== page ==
Healing Irritable Bowel Syndrome with Diaphragmatic Breathing

After having constant abdominal pain, severe cramps, and losing 15 pounds from IBS, I found myself in the hospital bed where all the doctors could offer me was morphine to reduce the pain. I searched on my smart phone for other options. I saw that abdominal breathing could help. I put my hands on my stomach and tried to expand it while I inhaled. All that happened was that my chest expanded and my stomach did not move. I practiced and practiced and finally, I could breathe lower. Within a few hours, my pain was reduced. I continued breathing this way many times. Now, two years later, I no longer have IBS and have regained 20 pounds. – 21-year old woman who previously had severe IBS

Irritable bowel syndrome(IBS) affects between 7% to 21% of the general population and is a chronic condition. The symptoms usually include abdominal cramping, discomfort or pain, bloating, loose or frequent stools and constipation and can significantly reduce the quality of life (Chey et al, 2015). A precursor of IBS in children is called recurrent abdominal pain (RAP) which affects between 0.3 to 19% of school children (Chitkara et al, 2005). Both IBS and RAP appear to be functional illnesses, as no organic causes have been identified to explain the symptoms. In the USA, this results in more than 3.1 physician visits and 5.9 million prescriptions written annually. The total direct and indirect cost of these services exceeds $20 billion (Chey et al, 2015). Multiple factors may contribute to IBS, such as genetics, food allergies, previous treatment with antibiotics, severity of infection, psychological status and stress. More recently, changes in the intestinal and colonic microbiome resulting in small intestine bacterial overgrowth are suggested as another risk factor (Dupont, 2014).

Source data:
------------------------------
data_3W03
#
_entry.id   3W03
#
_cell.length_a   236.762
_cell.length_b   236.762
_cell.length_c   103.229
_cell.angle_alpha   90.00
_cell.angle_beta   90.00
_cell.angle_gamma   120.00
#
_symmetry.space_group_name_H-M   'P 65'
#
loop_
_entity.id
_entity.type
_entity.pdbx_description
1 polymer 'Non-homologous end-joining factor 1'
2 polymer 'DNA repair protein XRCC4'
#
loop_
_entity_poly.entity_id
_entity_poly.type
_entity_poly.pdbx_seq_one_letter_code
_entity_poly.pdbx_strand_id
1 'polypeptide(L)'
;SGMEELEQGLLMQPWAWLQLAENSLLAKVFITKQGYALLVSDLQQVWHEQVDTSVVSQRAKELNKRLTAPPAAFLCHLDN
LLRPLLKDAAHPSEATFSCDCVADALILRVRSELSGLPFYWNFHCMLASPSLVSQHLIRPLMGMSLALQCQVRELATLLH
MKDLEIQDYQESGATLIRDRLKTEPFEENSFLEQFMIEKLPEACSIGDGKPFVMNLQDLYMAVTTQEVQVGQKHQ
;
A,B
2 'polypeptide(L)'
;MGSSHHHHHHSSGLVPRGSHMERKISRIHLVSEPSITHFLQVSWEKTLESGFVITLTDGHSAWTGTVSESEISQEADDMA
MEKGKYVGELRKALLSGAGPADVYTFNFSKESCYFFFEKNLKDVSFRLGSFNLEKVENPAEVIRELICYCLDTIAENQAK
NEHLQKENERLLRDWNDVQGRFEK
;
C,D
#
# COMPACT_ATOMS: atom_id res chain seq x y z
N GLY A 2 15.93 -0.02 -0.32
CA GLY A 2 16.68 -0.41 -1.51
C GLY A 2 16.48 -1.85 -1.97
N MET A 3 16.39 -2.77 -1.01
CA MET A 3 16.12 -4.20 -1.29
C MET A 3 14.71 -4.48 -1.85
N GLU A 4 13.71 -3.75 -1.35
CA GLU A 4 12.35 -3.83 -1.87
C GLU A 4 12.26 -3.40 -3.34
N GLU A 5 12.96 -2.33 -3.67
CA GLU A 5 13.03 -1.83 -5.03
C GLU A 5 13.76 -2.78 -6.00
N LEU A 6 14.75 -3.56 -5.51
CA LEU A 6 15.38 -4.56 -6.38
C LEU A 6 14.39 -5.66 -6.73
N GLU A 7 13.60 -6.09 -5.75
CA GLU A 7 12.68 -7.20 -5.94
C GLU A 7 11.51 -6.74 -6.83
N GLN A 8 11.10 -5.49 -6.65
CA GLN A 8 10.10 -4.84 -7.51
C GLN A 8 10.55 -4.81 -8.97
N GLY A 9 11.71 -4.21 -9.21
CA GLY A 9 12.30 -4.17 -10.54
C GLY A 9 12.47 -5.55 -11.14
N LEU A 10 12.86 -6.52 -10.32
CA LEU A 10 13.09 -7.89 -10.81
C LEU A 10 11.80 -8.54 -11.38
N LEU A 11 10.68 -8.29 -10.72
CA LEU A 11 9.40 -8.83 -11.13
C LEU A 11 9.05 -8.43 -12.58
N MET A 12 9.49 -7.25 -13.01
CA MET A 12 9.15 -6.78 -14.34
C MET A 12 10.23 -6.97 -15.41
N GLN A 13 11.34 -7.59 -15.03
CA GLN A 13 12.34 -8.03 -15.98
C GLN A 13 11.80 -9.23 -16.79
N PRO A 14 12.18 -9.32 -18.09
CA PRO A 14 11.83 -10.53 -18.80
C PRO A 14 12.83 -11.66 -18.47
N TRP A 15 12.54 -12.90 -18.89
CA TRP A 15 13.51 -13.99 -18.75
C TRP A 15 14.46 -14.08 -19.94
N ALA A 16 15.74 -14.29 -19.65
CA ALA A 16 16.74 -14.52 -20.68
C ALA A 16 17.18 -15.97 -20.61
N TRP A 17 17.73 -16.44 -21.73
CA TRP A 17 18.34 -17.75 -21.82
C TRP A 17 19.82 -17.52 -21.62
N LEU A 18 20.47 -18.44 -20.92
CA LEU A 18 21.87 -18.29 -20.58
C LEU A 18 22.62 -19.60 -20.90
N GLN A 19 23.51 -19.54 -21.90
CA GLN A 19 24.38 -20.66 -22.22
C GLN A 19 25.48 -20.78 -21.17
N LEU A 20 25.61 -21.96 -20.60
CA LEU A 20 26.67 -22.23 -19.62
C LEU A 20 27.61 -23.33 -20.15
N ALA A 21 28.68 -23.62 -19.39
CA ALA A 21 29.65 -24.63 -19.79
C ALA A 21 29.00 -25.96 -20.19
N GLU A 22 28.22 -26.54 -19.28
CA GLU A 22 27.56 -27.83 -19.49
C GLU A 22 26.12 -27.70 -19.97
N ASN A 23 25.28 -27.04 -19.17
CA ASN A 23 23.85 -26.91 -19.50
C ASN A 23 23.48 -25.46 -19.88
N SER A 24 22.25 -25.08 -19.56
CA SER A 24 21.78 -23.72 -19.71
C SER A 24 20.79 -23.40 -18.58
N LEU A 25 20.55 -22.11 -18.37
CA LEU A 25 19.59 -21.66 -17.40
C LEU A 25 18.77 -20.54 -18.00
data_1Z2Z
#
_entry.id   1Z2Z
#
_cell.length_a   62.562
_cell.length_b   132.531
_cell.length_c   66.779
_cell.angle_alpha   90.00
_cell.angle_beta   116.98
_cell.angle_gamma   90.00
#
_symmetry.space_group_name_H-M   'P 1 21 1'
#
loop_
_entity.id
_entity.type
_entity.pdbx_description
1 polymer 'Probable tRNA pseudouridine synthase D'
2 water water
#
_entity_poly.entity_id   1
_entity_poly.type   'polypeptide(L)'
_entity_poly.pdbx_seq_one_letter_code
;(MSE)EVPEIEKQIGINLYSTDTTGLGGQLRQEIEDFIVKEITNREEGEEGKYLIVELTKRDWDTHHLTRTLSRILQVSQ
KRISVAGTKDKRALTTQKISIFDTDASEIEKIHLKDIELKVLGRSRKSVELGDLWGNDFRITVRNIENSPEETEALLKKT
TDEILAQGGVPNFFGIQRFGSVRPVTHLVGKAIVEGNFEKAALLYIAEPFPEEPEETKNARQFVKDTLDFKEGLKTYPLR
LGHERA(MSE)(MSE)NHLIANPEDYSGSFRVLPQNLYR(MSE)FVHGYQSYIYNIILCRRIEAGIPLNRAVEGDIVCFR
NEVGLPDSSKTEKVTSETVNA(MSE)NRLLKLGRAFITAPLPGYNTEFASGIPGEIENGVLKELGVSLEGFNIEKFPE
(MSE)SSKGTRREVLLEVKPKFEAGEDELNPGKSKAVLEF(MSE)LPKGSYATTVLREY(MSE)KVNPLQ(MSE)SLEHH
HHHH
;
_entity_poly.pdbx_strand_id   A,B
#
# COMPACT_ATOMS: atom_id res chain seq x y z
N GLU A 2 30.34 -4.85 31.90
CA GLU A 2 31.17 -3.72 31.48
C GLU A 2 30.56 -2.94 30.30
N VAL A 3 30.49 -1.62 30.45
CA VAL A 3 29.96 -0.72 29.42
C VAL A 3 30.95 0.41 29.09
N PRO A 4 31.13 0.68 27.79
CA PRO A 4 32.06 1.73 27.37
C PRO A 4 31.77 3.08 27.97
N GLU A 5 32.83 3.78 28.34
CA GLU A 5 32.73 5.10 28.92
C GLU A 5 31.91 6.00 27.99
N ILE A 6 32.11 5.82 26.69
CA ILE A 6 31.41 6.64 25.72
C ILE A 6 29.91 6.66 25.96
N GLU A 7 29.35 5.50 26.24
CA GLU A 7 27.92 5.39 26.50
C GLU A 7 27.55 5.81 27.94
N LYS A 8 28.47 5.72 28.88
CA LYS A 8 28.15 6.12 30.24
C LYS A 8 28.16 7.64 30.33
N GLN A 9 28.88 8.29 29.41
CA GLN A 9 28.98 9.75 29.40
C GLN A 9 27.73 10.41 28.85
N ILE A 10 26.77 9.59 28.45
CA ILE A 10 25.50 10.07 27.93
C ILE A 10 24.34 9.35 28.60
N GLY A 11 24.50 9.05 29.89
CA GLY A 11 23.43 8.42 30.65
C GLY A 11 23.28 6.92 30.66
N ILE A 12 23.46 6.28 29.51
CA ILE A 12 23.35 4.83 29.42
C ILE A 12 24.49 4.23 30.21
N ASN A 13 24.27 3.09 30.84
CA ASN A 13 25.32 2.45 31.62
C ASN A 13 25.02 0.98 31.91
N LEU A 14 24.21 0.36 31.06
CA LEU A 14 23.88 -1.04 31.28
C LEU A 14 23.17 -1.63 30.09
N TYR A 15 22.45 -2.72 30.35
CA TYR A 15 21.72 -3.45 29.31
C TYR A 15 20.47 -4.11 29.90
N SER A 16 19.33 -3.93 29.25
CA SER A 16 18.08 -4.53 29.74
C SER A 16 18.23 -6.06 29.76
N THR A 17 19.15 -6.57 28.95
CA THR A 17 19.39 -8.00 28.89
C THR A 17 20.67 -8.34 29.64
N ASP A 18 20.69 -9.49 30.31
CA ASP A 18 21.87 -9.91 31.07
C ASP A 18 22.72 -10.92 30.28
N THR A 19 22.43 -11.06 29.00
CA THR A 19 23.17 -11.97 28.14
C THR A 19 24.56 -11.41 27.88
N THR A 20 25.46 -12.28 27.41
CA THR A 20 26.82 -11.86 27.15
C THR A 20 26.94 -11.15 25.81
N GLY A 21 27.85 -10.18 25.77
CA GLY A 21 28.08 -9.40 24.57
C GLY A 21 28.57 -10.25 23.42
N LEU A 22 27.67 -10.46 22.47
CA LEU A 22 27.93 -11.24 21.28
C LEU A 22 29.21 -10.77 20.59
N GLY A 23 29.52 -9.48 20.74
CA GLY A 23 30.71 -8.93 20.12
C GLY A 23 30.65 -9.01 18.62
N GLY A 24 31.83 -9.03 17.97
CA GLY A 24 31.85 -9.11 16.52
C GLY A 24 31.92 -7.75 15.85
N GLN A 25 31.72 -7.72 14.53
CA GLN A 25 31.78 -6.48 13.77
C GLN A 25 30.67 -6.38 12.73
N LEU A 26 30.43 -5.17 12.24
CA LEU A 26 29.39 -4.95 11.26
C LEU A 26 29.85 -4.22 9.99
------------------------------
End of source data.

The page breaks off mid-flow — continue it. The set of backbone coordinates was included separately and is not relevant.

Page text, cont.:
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Winning the Gold in weight lifting-Using biofeedback, imagery and cognitive change

Watch the in-depth interview with Jo Aita in which she describes her experience of integrating imagery techniques and biofeedback to enhance performance on May 26, 2017.

“It was the best meet of my life.” -Jo Aita